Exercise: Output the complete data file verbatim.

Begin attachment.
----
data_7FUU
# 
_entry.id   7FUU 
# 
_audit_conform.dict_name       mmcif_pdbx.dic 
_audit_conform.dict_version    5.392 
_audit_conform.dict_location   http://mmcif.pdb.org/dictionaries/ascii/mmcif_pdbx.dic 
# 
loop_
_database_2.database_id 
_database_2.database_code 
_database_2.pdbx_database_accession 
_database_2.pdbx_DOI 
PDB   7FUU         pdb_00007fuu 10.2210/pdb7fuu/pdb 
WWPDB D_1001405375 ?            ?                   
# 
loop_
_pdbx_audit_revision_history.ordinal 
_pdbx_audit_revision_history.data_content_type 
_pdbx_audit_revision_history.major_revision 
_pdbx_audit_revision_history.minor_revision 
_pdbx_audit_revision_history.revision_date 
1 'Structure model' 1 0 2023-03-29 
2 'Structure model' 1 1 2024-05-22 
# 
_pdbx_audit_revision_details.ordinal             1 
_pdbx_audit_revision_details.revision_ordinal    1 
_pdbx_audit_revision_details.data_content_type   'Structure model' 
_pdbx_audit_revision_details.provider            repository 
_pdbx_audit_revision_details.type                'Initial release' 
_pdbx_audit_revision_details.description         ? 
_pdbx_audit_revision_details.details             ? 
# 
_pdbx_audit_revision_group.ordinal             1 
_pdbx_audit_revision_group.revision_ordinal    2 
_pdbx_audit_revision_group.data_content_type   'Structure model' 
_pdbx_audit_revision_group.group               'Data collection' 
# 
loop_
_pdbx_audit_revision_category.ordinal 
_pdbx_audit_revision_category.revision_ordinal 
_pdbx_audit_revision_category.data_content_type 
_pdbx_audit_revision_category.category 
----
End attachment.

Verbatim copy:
data_7FUU
# 
_entry.id   7FUU 
# 
_audit_conform.dict_name       mmcif_pdbx.dic 
_audit_conform.dict_version    5.392 
_audit_conform.dict_location   http://mmcif.pdb.org/dictionaries/ascii/mmcif_pdbx.dic 
# 
loop_
_database_2.database_id 
_database_2.database_code 
_database_2.pdbx_database_accession 
_database_2.pdbx_DOI 
PDB   7FUU         pdb_00007fuu 10.2210/pdb7fuu/pdb 
WWPDB D_1001405375 ?            ?                   
# 
loop_
_pdbx_audit_revision_history.ordinal 
_pdbx_audit_revision_history.data_content_type 
_pdbx_audit_revision_history.major_revision 
_pdbx_audit_revision_history.minor_revision 
_pdbx_audit_revision_history.revision_date 
1 'Structure model' 1 0 2023-03-29 
2 'Structure model' 1 1 2024-05-22 
# 
_pdbx_audit_revision_details.ordinal             1 
_pdbx_audit_revision_details.revision_ordinal    1 
_pdbx_audit_revision_details.data_content_type   'Structure model' 
_pdbx_audit_revision_details.provider            repository 
_pdbx_audit_revision_details.type                'Initial release' 
_pdbx_audit_revision_details.description         ? 
_pdbx_audit_revision_details.details             ? 
# 
_pdbx_audit_revision_group.ordinal             1 
_pdbx_audit_revision_group.revision_ordinal    2 
_pdbx_audit_revision_group.data_content_type   'Structure model' 
_pdbx_audit_revision_group.group               'Data collection' 
# 
loop_
_pdbx_audit_revision_category.ordinal 
_pdbx_audit_revision_category.revision_ordinal 
_pdbx_audit_revision_category.data_content_type 
_pdbx_audit_revision_category.category 